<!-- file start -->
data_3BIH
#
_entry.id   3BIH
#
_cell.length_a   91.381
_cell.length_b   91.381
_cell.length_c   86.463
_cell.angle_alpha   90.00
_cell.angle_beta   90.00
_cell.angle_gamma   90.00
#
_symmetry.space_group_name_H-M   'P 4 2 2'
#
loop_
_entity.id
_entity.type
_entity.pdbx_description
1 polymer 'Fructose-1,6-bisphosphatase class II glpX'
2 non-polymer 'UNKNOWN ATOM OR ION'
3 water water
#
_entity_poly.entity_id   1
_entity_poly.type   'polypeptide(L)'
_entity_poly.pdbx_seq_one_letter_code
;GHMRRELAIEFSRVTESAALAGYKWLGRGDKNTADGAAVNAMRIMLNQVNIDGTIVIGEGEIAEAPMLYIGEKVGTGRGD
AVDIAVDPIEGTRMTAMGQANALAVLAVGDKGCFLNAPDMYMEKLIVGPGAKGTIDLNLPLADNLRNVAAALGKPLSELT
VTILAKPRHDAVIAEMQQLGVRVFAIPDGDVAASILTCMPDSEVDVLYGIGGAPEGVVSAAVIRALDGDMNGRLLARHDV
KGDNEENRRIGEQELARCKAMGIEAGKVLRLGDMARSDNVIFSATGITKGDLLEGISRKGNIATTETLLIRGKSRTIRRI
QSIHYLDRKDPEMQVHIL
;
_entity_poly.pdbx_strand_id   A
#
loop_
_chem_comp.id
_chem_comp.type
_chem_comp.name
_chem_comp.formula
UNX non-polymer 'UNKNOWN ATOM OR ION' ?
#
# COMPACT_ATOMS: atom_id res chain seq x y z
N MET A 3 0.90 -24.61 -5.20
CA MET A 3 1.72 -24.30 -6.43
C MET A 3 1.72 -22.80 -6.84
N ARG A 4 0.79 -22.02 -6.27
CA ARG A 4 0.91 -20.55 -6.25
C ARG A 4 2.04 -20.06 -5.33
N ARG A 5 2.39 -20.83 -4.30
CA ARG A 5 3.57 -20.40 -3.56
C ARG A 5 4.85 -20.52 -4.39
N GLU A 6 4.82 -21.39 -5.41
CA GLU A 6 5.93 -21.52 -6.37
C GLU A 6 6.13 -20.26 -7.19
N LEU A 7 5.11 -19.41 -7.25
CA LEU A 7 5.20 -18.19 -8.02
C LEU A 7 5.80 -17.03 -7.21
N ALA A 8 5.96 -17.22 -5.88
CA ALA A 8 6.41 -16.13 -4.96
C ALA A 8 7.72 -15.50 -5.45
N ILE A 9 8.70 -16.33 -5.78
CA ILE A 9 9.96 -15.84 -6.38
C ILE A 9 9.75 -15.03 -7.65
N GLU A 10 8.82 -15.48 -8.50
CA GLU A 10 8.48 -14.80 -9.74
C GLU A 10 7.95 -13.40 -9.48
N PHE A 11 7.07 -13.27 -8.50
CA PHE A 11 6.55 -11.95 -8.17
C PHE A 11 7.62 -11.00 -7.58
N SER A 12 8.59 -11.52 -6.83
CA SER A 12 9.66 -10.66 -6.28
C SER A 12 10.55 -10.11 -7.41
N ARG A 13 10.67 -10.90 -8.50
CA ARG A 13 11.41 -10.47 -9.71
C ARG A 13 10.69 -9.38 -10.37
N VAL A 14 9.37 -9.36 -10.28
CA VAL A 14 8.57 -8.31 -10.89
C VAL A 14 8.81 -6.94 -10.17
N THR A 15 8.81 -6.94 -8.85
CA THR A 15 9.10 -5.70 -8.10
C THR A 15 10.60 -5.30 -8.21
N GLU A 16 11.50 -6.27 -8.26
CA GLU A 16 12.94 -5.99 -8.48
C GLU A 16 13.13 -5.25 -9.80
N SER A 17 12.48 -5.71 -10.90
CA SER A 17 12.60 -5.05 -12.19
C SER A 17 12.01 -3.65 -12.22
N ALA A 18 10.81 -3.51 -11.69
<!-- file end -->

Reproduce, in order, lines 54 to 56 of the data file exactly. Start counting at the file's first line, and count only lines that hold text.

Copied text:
CA LEU A 7 5.20 -18.19 -8.02
C LEU A 7 5.80 -17.03 -7.21
N ALA A 8 5.96 -17.22 -5.88